Canuck L.A. Screenings buyers upbeat
Spending on U.S. series continues to escalateTORONTO -- The big reveal will come next week, as Canadian broadcasters get set to make rookie and returning U.S. series purchases at the Los Angeles Screenings.
The way the Canucks tell it, they'll be a frugal lot during their annual Hollywood shopping expedition, which officially get under way Monday with rotating screenings of new pilots on studio lots.
They claim few holes to fill as they look to welcome back the bulk of their U.S. series-heavy primetime schedules.
Given their industry challenges, they don't expect bidding wars. They'll screen all the new U.S. series before prudently buying on May 21.
"We are, once again, in a really wonderfully solid place, heading into next fall with a stable schedule," said Barbara Williams, senior vp of programming and production at Canwest Global Communications Corp.
But as ever with Canadians during the LA Screenings, things are not always what they seem.
Appearances need to be kept up, especially for the Canadian Radio-television and Telecommunications Commission (CRTC), Canada's TV watchdog, which last year talked of clamping down on runaway U.S. program expenditures by local networks.
That is, until the CRTC learnt just how laden market toppers Canwest Global Communications Corp. and CTV are with multi-year supply deals with the major U.S. studios that largely dictate what programming they acquire in Los Angeles, and at what price.
What's more, Canwest Global and CTV are digging themselves out of a hole left by a deep ad slump during the economic downturn.
A year ago, Canadian broadcasters launched a PR campaign to declare their business model broken as they urged cable and satellite TV operators to pony up first-time retransmission fees.
This was about the time Canwest Global filed for bankruptcy protection and CTV started shedding jobs and assets to deal with a worsening business climate.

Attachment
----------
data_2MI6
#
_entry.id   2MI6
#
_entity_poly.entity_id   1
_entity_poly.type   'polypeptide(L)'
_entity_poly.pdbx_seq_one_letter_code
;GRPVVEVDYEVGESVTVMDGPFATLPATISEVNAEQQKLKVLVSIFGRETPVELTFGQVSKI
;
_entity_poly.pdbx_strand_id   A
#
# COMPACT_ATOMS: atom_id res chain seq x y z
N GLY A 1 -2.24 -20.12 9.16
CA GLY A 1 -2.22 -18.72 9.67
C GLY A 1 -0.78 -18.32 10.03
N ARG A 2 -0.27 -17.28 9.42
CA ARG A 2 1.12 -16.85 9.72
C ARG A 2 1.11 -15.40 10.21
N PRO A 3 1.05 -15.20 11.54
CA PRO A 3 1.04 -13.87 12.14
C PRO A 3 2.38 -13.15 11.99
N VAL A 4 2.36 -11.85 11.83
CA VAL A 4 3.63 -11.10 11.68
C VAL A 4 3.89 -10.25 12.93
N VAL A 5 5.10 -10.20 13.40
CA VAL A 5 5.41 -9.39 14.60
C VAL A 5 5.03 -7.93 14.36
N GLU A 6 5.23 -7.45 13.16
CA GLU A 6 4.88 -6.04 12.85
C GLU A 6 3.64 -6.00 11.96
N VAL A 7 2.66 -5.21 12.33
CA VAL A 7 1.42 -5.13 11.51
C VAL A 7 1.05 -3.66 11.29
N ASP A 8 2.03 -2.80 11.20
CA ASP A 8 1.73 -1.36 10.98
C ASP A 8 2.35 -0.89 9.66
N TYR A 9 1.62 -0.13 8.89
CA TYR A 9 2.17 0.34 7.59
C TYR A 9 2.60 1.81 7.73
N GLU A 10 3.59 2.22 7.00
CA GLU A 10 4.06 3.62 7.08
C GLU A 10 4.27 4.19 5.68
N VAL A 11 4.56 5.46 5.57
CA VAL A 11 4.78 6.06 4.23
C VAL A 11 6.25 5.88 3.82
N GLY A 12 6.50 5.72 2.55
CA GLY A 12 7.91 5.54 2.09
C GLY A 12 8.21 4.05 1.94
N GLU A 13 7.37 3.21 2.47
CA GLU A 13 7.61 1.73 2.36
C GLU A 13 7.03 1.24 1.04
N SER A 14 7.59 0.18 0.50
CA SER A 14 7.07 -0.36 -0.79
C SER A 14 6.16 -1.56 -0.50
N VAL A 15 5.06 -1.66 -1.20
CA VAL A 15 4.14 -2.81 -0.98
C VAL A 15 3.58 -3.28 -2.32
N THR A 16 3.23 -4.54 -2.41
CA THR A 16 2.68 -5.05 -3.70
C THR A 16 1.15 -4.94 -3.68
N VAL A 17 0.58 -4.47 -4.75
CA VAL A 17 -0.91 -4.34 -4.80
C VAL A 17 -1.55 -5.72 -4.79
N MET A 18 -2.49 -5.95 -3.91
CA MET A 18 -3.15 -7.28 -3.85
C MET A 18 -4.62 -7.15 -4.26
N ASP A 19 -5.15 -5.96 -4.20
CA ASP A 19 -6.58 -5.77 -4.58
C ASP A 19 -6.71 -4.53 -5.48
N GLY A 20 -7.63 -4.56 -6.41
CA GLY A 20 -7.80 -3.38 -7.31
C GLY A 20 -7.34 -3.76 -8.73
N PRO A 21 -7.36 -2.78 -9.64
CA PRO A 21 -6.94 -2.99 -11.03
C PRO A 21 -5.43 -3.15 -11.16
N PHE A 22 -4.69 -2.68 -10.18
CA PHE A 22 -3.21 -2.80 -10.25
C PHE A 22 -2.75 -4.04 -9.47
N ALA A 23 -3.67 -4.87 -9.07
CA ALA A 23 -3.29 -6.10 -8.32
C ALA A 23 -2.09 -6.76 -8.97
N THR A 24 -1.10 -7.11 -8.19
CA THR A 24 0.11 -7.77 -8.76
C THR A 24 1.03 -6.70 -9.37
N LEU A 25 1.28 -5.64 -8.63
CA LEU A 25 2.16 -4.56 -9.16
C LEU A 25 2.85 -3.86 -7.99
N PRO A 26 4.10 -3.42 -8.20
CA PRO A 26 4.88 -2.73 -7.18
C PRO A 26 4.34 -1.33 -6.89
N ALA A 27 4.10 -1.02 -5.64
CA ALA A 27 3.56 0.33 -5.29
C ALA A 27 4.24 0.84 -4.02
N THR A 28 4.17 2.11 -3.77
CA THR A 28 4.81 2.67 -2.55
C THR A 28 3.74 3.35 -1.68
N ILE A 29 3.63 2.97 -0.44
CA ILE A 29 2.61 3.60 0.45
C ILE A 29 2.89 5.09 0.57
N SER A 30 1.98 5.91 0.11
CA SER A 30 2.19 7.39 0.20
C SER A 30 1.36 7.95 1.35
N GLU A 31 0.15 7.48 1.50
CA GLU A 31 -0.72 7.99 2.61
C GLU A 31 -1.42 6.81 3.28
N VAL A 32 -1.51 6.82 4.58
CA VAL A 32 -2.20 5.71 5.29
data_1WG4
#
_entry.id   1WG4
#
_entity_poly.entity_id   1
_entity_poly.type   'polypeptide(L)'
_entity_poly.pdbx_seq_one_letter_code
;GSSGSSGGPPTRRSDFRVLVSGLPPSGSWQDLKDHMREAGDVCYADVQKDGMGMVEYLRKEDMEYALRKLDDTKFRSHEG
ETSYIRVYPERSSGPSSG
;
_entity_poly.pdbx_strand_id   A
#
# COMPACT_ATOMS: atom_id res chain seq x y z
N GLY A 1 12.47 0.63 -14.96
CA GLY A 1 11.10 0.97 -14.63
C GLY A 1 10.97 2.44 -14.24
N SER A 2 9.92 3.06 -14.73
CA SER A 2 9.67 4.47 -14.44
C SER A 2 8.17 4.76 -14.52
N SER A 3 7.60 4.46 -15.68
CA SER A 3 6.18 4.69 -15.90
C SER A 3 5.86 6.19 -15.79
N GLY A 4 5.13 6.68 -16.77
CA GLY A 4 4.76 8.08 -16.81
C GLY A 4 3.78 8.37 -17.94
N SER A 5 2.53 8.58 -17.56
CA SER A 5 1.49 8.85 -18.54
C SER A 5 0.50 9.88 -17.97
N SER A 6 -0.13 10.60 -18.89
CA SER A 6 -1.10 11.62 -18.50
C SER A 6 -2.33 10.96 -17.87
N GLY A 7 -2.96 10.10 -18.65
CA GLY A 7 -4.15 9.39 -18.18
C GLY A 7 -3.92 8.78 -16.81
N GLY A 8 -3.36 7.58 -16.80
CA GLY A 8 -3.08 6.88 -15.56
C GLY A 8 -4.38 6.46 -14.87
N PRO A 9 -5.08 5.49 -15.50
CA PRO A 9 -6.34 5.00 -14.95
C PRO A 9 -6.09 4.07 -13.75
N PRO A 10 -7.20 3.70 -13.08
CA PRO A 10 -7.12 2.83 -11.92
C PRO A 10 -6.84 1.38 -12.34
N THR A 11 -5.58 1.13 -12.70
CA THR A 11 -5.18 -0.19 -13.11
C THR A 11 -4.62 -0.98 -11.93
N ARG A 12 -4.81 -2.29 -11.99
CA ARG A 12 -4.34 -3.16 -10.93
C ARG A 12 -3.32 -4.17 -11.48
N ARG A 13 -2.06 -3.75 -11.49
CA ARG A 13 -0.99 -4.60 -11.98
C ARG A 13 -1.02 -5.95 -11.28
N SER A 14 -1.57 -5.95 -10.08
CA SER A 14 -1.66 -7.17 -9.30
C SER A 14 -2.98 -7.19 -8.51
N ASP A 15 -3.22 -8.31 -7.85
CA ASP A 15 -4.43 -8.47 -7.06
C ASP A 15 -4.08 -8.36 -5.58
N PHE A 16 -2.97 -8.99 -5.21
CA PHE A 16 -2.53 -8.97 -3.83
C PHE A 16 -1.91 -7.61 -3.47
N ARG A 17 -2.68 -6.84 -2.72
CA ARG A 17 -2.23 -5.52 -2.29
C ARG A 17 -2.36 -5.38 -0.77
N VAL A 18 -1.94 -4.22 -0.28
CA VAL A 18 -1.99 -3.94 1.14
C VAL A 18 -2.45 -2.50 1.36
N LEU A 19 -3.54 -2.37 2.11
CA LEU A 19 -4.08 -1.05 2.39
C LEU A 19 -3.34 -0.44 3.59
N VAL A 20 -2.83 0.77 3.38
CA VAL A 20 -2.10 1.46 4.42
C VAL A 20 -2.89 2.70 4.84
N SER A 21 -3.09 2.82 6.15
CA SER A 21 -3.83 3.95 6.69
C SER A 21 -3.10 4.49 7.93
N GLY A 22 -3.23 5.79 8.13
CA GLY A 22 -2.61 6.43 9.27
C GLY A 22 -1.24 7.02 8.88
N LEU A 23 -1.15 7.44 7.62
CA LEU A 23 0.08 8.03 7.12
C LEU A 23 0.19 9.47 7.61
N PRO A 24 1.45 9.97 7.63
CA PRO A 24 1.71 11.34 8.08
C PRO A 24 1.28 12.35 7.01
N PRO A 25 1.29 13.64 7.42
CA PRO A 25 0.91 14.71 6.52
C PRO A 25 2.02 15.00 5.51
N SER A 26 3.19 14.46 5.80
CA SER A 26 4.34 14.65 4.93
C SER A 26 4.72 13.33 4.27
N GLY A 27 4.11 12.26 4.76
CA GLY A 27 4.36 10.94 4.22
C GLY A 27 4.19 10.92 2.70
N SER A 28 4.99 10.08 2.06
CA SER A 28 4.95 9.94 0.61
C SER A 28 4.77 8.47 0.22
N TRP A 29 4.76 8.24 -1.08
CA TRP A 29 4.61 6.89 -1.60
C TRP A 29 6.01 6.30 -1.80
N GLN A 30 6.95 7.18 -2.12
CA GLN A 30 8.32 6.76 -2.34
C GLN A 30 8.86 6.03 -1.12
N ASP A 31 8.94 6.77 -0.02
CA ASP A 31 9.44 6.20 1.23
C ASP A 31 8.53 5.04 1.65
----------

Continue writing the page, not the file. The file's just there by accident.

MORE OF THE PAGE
Despite that industry turmoil, spending by Canadians on U.S. series continues to escalate, and price inflation looks on the cards next week after cable powerhouse Shaw Communications secured a $2 billion deal to seize Canwest Global's TV assets from bankruptcy protection, likely before the summer is out.
That acquisition is part of an industry trend where cable giants like Shaw, Rogers Communications and Quebecor Media buy up TV content to drive their expanding VOD and wireless phone offerings.
Malcolm Dunlop, executive vp of programming at Rogers Media, will be back in Los Angeles next week shopping briskly for scripted dramas, comedies and reality TV series against CTV and Canwest Global.
"It's fast-paced and it's intense. But we're in a lot better position than last year, where we had the whole schedule to fill. We have a good basis and our ratings have increased significantly," Dunlop said.
Despite the entry of deep-pocketed cable giants into the acquisition game, Canwest Global's Williams insists prices are set to stabilize at next week's informal TV market.
"Where there's a huge hit, there's always a larger price tag, which is reasonable. Where there's untested product, prices are more reasonable," she observes.
"As partners, studios and broadcasters are understanding how the larger output deals need to be done," Williams adds.
Like last year, Canwest Global will only be buying for its Global Television network after abandoning its E!-branded secondary network.
With no new broadcast players to broaden out the market, the Canadian will likely buy along studio lines again. Canwest Global tends to do business with CBS Studios International TV, Sony Pictures Television International and 20th Century Fox Television Distribution, while CTV volume buys from Warner Bros. International TV and Disney/ABC International Television.
NBC Universal last year split its product mostly between Rogers Media and Canwest Global's Global Television network.
Unlike other foreign buyers, the Canadians buy on the hop at the Los Angeles Screenings before rushing back to Toronto to unveil their fall primetime schedules at their own upfront presentations in early June.